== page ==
On the morning of May 15, 1916, approximately 15,000 people gathered near Waco, Texas to witness the trial and lynching of Jessie Washington, an eighteen-year-old black man charged with the bludgeoning death of Lucy Fryer. The brutal murder of Washington provided the newly formed National Association for the Advancement of Colored People (NAACP) with an opportunity to place lynching at the forefront of public consciousness, and thereby solicit support for its national anti-lynching campaign.
The body of Fryer, a fifty-three-year-old white woman, was found by her children on the family’s property in Robinson, seven miles southeast of Waco. Jesse Washington, a laborer on Fryer’s farm, was arrested and charged with Fryer’s death. Tensions ran high in the town. When A. T. Smith, the black managing editor of Paul Quinn Weekly, reprinted a Chicago Defender article that proclaimed Fryer’s husband George murdered his wife, Smith was arrested, convicted of libel, and sentenced to one year of hard labor on the local road gang.
Born in 1897, Jessie was the eldest son of George and Ellen Washington, who had twelve children. Jessie was described as having a quiet disposition and a mental disability. When asked during his trial whether he pleaded guilty or not guilty, Washington replied yes.
Within hours of his arrest, Washington was transported to jails in Hillsboro and then Dallas where law enforcement officers assigned to protect him promised they would prevent a possible lynching if he confessed to the crime. His coerced confession was printed in three local papers, easily accessed and likely read by potential jurors. Illiterate, Washington could not read the confession that he ultimately signed with an X.
By the following Monday morning, Washington was in the McClennan County Courthouse for trial. The jury deliberated for four minutes and returned a guilty verdict. Washington was then seized by a mob which had gathered outside the courthouse. Washington’s lynchers secured a chain around his neck and dragged him towards what would become his death site. Onlookers along the route struck Washington with shovels, clubs, and bricks, and stabbed him with knives. As his mutilated body neared the public square, someone lassoed Washington with a second chain that mob members tossed over the limb of a tree. Another mob member severed Washington’s ear and then castrated him. Several men then yanked the chain in concert and hoisted Washington into the air while others started a fire beneath his swaying body and doused him in oil.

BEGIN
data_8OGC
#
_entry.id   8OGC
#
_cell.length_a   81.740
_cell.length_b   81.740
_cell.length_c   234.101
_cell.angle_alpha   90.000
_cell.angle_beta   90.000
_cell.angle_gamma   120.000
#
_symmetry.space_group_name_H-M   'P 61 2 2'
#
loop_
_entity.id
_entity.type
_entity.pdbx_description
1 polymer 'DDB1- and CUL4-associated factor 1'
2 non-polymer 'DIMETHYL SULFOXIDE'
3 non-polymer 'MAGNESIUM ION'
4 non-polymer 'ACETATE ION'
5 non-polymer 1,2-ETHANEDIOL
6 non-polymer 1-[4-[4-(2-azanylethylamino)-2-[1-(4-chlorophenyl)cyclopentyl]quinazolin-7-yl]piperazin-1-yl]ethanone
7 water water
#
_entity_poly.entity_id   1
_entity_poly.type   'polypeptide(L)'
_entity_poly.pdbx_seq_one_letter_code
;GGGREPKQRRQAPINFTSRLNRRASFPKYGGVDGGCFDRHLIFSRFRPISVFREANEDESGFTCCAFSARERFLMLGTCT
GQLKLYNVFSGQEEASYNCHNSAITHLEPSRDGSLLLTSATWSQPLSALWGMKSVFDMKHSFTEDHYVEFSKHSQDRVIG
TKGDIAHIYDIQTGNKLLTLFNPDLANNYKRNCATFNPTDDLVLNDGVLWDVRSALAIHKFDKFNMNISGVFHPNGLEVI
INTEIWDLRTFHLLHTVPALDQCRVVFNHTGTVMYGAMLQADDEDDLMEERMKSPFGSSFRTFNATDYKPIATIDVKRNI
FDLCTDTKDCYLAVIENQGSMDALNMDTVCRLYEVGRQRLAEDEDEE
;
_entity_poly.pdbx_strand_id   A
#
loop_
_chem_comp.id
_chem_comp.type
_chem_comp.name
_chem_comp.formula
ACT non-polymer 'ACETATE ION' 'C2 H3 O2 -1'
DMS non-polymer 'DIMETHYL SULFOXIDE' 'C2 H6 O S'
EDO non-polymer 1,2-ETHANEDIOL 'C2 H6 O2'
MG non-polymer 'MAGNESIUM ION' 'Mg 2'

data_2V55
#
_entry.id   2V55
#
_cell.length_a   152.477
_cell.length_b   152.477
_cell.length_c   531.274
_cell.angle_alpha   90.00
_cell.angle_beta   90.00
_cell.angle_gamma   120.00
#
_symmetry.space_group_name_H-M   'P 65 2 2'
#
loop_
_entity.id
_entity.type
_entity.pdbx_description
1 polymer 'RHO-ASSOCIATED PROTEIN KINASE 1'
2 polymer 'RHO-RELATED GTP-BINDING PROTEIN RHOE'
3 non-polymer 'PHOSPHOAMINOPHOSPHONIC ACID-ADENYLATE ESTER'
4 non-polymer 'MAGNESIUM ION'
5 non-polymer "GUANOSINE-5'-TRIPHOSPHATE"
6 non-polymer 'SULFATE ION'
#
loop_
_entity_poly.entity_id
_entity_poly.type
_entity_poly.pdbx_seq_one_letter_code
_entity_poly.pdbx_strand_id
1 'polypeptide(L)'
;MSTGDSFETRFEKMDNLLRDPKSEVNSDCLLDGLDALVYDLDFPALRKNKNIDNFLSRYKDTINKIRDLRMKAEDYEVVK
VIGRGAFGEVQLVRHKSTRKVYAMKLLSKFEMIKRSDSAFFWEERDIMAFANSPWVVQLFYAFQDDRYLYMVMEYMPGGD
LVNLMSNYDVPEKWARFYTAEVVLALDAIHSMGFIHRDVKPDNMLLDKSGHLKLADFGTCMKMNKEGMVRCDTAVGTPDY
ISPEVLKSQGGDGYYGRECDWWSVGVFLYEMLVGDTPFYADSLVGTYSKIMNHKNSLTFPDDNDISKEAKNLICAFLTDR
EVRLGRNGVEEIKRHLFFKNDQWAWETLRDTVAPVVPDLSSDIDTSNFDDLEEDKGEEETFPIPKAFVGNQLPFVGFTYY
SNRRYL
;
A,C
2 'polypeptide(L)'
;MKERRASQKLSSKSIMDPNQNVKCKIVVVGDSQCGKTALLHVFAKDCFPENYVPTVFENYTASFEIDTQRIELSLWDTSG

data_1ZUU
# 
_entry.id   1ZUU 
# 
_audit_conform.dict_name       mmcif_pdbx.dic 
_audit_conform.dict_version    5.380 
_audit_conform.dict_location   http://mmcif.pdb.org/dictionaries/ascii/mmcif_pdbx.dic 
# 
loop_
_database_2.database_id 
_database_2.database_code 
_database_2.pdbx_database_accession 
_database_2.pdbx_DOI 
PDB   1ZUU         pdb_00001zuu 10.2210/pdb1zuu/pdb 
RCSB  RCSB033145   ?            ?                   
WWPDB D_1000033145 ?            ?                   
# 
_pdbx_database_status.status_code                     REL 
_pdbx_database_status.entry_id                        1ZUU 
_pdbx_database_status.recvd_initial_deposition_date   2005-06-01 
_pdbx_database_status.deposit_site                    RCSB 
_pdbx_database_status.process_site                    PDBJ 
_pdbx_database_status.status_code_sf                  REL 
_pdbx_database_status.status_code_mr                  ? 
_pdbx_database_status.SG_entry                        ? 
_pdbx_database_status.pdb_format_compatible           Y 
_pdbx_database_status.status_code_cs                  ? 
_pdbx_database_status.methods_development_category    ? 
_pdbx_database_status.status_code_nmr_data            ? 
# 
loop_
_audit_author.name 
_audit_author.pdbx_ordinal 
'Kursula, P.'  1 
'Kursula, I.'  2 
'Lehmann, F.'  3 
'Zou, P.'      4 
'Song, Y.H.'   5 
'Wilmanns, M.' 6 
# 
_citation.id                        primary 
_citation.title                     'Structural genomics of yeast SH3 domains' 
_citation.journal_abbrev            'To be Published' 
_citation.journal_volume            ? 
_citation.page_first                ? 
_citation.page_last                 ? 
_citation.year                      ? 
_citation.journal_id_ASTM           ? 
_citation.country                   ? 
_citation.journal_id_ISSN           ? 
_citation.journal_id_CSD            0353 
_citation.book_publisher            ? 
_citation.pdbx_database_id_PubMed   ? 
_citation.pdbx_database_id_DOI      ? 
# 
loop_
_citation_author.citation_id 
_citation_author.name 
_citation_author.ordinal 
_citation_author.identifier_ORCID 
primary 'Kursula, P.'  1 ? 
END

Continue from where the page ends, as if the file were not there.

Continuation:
After he died, a group of local school boys removed Washington’s charred skull, extracted the teeth, and sold them for five dollars apiece. Others sold individual links of the chain used to affix Washington’s remains to a telephone pole for twenty-five cents.
NAACP officials at their headquarters in New York City learned of the lynching and launched their own investigation without help from local officials. They learned the names of several mob leaders but were rebuffed when they offered this information to local authorities. To expose and combat the unchecked violence against Washington and other black lynching victims in the South, the NAACP issued a supplemental booklet to its magazine, the Crisis in July 1916. Readers of the “Waco Horror” were exposed to eight pages of details about the murder of Washington in what editor W.E.B. DuBois called a “typical southern town.” In addition to the magazine’s 42,000 subscribers, 750 newspapers and every member of Congress received the booklet. Another 12,000 copies were distributed as promotional material for the NAACP’s anti-lynching campaign.